July 3, 2009

Ambien “Awakenings” Explained

Why do some people who take the sleep aid Ambien sleepwalk and engage in other activities they don't recall in the morning?

Researchers from Georgetown University Medical Center are helping explain the phenomenon. In an animal study, they found inhibitory neurons responsible for stopping neural activity are shut down by the drug. But excitatory neurons, which transmit activity, are free to wake up, and because the inhibitory neurons responsible for keeping them in check are effectively asleep at the wheel, people get up and move around even though they aren't really awake.

In some cases, people have even been reported to eat and talk on the phone during these episodes, and even more troubling, get in the car and drive.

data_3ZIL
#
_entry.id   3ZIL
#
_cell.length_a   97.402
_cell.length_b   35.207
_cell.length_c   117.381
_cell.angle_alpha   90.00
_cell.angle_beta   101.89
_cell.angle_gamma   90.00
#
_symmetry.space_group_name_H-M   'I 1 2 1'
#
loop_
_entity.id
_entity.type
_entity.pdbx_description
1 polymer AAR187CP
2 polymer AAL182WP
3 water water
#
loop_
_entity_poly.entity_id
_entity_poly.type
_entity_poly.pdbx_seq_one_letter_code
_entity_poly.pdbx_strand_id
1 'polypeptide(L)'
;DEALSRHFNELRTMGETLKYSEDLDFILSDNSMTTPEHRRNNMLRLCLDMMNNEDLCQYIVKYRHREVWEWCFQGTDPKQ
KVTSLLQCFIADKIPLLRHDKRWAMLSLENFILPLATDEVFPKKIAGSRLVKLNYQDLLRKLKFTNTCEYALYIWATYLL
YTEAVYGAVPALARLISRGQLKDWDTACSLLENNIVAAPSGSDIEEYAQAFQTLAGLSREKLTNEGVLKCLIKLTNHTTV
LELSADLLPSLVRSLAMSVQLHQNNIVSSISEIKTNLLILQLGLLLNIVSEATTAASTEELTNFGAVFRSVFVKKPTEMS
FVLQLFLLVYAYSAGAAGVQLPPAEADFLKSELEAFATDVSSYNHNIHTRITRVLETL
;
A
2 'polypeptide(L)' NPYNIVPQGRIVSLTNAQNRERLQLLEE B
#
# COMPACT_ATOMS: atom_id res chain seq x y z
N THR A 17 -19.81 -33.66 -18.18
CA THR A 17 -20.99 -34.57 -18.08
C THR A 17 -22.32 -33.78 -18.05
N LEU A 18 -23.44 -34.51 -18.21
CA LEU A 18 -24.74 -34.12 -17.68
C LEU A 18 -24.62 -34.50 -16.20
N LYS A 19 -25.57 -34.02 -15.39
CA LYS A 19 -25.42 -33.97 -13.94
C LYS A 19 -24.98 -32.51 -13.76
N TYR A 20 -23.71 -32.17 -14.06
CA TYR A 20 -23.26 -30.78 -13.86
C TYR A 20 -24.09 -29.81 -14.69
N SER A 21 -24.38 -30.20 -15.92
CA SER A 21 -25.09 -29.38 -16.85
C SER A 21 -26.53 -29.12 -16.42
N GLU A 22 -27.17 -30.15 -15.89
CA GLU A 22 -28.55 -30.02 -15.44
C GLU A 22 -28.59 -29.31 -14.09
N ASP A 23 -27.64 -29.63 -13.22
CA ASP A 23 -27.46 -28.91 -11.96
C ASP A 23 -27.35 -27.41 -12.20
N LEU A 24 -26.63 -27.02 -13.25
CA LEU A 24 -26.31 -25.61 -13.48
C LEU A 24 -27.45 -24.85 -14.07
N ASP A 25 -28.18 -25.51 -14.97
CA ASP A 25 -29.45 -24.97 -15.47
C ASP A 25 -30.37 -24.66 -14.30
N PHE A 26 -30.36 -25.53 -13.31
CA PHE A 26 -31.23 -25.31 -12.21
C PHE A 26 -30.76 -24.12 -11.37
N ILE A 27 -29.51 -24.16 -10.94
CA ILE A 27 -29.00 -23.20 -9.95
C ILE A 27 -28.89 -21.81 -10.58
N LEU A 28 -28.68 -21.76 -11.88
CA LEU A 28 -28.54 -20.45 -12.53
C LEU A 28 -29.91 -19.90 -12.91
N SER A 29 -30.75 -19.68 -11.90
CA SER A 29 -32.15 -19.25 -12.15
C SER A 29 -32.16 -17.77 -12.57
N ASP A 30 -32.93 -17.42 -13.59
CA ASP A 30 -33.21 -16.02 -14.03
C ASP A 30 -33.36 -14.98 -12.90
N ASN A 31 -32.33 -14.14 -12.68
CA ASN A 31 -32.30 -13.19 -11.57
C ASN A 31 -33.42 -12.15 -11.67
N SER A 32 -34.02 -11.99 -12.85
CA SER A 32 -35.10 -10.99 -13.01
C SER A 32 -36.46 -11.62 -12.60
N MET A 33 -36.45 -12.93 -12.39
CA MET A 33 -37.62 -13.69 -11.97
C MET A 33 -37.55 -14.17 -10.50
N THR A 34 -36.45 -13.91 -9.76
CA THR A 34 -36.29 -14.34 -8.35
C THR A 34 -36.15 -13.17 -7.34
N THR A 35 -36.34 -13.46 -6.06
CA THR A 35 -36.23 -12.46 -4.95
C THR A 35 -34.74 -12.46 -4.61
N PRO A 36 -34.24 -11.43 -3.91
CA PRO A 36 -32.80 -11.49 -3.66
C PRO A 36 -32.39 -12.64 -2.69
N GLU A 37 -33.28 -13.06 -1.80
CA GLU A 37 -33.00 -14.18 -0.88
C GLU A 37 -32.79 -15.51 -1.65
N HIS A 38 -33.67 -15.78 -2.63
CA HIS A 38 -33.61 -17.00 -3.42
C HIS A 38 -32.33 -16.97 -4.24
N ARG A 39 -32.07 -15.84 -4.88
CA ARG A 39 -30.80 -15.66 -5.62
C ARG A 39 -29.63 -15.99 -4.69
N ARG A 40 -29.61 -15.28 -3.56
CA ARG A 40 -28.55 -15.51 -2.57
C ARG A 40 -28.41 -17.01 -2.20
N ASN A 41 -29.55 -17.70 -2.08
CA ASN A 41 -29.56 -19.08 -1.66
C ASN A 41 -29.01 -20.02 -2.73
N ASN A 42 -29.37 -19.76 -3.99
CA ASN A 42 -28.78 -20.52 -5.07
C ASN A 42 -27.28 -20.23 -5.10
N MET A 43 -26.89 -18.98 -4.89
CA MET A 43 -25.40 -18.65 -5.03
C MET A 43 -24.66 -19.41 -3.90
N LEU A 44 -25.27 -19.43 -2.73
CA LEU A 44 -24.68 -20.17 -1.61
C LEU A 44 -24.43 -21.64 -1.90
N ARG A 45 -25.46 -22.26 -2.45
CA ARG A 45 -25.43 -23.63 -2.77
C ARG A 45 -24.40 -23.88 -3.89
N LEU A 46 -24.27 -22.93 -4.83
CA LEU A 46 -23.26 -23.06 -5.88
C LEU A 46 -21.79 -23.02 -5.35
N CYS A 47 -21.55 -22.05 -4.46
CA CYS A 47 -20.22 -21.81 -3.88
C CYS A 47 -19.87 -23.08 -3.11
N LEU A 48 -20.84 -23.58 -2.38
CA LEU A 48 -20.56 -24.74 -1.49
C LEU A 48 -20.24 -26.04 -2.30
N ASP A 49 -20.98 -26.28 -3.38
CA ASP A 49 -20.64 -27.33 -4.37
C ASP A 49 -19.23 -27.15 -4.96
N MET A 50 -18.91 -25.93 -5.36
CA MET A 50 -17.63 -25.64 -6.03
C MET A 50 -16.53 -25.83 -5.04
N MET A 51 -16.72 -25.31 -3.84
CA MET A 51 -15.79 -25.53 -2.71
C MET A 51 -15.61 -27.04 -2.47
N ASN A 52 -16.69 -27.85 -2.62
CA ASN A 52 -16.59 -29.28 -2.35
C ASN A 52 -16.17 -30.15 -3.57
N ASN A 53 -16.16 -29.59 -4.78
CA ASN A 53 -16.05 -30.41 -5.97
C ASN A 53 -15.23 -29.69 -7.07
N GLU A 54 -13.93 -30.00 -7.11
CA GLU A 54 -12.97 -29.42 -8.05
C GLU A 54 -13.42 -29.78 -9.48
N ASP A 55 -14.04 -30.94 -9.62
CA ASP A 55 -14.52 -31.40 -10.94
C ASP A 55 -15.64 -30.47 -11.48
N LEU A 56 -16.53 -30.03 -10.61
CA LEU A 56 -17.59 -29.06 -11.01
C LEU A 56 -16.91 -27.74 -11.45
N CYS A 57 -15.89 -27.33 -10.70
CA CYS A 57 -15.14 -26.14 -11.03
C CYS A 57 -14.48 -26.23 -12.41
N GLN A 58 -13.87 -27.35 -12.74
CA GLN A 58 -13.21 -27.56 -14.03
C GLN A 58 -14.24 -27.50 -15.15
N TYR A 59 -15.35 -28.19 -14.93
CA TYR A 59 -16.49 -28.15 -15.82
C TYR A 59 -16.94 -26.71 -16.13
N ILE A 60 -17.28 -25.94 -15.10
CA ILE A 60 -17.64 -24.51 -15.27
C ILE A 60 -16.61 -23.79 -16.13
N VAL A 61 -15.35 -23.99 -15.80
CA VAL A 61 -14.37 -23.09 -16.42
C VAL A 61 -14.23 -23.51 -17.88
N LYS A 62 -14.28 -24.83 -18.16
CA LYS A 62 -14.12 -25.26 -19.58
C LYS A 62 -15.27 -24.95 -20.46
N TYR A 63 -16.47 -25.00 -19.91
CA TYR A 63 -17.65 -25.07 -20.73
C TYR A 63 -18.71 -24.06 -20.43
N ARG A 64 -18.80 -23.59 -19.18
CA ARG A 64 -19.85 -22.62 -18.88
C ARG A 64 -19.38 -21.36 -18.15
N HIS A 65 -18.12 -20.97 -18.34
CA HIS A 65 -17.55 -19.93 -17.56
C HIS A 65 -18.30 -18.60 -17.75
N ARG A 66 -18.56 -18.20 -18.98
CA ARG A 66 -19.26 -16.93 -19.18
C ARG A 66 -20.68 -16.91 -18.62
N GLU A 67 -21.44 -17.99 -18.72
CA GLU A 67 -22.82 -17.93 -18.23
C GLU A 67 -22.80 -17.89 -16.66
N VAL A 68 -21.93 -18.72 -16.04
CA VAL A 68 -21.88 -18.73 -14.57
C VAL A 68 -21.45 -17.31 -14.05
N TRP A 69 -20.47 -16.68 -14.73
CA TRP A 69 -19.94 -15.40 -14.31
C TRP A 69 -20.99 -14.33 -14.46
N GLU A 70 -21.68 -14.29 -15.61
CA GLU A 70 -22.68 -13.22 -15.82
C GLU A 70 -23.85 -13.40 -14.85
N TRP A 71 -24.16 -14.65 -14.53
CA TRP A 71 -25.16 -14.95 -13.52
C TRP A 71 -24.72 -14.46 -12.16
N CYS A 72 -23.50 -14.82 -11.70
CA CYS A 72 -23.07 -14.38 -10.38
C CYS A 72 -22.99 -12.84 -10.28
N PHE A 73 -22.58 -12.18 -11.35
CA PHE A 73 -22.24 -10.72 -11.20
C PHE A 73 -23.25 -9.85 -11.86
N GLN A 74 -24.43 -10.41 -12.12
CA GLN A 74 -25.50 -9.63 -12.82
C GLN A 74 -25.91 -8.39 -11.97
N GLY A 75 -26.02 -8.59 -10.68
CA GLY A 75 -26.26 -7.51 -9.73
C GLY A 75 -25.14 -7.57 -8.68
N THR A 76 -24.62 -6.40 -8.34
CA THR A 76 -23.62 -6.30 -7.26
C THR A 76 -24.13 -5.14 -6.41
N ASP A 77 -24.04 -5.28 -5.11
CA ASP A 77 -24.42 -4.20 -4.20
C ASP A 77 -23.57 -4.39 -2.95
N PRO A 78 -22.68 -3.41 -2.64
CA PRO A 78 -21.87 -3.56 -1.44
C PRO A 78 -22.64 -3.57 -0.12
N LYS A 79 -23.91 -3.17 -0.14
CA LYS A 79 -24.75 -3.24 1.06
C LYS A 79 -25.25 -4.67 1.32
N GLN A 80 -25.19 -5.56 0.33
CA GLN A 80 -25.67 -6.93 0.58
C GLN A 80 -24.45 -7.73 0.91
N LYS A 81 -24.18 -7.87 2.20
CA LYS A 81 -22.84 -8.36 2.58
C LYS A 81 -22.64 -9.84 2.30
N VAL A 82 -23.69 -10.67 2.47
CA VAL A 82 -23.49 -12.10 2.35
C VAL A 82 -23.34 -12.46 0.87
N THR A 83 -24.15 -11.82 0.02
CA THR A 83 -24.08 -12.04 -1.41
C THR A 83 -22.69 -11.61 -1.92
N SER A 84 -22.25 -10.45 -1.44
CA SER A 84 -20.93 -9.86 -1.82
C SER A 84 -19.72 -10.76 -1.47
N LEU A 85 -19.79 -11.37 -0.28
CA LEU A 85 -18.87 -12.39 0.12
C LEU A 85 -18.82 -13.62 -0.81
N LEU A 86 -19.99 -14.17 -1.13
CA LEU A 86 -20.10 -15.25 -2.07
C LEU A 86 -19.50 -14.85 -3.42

While they aren't sure exactly how Ambien shuts down these inhibitory neurons "“ or how it allows excitatory neurons to take over "“ the investigators do believe more study could shed additional light on the effect.

"The paradoxical activation of brain circuits by a powerful sedative definitely needs more attention in additional studies both human and in animal models," study author Molly M. Huntsman was quoted as saying.


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